Edited by Michael Castro, DO
Claw toes can develop in many people as they age, and can make fitting into restrictive shoes uncomfortable. This condition can create symptoms in one or all of three places:
- On the top of the toes if they rub against the shoes
- On the tips of the toes if they jam in to the soles of the shoes
- At the base of the toes (metatarsophalagenal (MTP) joints) as they become subluxed (displaced partially out of joint)
In addition, claw toes are often associated with forefoot pain (metatarsalgia), as the MTP joints commonly become subluxed in patients with pronounced claw toes. Subluxation is the upward displacement of the toe relative to the metarsal head or “ball of the foot.” This leaves the metatarsal heads prominent and subject to excessive overload.
Claw toes result from an inherent muscle imbalance. It is common for patients to develop claw toes as they get older. It is particularly common if there is a family history of the condition. Patients develop claw toes when the long muscles originating from the lower leg overpower the smaller muscles in the foot. This imbalance leads to flexion at the proximal interphalangeal joint, and extension at the metatarsal phalangeal joint, creating the clawing effect. This condition can also occur in post-traumatic situations, when there is an injury to one of the tendons or if there is a compartment syndrome affecting the small muscles of the foot. Commonly, clawing of the toes develop if the calf muscles are tight. If the calf is tight, there is recruitment of the muscle that pulls the toes upward, the extensor digitorum longus, to assist in pulling the foot up to clear the ground while walking in preparation for the next step.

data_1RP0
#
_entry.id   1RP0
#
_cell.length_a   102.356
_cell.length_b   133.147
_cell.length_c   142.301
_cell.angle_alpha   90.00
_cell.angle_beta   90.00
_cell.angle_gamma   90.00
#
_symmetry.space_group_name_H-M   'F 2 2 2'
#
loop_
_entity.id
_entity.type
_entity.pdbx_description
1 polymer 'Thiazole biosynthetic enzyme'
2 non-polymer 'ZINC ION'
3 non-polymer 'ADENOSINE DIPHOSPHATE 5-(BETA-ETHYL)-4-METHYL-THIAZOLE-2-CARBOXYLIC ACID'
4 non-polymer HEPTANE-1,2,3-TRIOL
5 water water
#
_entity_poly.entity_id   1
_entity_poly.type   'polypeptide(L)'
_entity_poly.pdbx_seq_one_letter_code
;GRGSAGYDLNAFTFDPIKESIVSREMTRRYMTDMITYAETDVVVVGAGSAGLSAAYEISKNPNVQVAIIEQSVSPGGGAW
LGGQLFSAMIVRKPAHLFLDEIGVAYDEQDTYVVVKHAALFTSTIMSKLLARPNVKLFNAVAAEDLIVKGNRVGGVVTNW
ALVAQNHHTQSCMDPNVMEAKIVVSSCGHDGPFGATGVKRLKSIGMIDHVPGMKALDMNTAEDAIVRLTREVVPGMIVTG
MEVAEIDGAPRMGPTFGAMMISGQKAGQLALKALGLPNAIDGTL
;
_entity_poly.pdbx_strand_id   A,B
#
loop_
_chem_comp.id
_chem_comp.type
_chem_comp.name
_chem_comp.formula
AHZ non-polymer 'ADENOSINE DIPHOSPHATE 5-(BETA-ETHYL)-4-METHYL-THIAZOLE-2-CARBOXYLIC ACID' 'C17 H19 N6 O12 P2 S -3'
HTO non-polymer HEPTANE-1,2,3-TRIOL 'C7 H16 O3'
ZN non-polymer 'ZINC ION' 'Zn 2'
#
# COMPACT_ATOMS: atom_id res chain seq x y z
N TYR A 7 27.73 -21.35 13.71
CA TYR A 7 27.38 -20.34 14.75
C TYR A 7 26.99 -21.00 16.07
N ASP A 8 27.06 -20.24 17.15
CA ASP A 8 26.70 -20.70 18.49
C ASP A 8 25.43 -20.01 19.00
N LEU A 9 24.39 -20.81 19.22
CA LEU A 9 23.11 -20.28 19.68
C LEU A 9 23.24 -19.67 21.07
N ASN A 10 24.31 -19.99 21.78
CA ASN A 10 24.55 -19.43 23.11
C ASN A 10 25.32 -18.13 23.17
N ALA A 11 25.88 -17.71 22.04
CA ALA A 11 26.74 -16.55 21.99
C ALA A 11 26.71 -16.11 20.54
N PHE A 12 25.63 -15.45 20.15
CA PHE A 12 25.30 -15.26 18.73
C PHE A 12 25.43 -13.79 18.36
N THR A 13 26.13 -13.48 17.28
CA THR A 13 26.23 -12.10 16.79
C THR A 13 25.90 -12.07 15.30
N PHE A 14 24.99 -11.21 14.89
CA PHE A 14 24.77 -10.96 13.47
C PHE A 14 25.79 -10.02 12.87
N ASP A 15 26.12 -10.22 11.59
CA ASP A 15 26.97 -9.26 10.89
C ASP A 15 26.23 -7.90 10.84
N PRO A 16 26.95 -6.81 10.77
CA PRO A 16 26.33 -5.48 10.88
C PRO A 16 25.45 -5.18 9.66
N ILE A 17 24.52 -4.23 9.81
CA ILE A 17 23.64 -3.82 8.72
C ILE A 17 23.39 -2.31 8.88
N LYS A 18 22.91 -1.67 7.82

Clawtoe deformities typically involve all four lesser toes (toes 2-5). It is not uncommon for the second toe to have the most pronounced deformity, but a close look at all four toes will often demonstrate that the deformity is present in each toe (See Figure 1). It is uncommon for the big toe to develop clawing, although this does happen in certain conditions, including Charcot Marie Tooth disease.
The term hammertoe is almost synonymous with claw toes. The main difference between these two conditions is the position of the distal interphalangeal joint (DIP joint). In hammertoes this joint is extended and in a claw toe it is flexed. However, it can sometimes be difficult to clinically differentiate between the two.